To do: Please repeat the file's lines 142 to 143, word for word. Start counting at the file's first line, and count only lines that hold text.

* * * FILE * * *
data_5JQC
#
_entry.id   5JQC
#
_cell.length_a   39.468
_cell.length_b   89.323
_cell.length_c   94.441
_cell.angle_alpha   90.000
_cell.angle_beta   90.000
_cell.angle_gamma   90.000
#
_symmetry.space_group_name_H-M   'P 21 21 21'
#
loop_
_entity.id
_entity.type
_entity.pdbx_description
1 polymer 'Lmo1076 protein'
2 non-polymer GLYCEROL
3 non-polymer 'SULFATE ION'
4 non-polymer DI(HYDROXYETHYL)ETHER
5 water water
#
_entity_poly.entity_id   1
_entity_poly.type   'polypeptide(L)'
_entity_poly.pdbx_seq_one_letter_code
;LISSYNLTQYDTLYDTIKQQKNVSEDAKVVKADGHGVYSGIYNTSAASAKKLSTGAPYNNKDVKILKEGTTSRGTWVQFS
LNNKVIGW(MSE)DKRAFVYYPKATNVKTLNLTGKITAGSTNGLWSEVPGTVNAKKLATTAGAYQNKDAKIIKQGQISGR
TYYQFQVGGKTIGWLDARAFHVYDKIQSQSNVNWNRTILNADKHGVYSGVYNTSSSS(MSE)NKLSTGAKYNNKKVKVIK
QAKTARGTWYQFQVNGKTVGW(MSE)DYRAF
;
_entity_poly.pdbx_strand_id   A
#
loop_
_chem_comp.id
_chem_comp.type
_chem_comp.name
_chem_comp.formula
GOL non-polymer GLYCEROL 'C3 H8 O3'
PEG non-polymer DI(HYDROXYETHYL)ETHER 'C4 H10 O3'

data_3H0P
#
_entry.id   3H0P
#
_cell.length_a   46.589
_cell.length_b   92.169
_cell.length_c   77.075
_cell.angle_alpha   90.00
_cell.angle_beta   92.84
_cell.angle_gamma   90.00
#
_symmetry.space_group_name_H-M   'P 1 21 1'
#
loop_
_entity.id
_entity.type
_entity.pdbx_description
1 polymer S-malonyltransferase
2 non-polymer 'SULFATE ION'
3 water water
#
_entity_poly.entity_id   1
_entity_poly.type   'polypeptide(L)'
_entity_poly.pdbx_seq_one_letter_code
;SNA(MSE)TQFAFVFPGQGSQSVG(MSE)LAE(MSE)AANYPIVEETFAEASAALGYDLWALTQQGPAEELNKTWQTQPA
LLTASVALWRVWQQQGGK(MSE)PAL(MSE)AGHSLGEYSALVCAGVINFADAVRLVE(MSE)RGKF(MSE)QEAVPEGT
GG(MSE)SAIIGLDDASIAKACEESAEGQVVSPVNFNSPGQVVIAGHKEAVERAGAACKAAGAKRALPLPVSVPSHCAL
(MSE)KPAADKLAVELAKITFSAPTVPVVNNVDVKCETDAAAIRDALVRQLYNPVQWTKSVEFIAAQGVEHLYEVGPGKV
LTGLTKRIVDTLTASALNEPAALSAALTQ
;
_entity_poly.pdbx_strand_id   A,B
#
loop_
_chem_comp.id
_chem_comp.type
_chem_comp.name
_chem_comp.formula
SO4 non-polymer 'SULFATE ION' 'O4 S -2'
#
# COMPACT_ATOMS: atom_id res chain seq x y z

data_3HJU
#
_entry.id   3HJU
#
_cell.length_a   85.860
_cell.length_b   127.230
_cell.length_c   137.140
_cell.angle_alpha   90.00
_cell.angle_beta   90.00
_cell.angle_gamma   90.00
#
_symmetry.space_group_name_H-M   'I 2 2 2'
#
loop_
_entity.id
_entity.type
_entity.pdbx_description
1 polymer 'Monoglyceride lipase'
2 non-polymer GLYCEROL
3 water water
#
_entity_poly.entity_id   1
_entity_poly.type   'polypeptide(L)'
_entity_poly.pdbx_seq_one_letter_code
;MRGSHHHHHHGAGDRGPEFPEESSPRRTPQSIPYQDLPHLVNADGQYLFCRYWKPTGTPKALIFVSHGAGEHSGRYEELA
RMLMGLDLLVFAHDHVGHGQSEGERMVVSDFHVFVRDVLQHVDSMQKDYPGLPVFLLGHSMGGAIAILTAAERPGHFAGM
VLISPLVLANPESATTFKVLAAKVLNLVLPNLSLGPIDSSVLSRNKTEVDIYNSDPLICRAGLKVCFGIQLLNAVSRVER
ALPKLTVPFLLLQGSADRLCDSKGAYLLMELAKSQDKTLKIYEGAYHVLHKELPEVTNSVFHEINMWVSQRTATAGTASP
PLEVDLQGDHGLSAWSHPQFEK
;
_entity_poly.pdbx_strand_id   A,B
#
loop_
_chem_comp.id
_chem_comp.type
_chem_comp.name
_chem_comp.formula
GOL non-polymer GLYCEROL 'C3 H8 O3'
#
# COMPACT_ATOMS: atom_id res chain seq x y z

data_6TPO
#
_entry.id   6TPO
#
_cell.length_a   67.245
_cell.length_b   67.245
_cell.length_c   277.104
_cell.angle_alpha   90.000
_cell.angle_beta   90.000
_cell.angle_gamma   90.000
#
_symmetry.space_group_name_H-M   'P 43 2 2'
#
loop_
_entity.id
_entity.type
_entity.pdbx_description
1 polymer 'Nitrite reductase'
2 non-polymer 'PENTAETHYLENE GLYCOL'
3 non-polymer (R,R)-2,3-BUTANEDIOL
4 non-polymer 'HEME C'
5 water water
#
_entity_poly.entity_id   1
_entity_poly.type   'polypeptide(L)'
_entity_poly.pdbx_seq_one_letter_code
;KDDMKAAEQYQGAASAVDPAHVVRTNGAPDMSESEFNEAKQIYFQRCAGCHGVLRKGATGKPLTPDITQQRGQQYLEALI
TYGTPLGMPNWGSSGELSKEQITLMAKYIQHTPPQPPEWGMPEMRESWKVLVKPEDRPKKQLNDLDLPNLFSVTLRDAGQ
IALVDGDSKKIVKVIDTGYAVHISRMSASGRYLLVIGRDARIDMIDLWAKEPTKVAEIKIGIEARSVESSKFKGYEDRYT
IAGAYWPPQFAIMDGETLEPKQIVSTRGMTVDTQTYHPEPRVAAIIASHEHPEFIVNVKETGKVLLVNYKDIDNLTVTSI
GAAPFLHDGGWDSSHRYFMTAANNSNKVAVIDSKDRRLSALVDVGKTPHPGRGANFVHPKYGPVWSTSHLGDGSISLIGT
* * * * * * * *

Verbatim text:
5 water water
#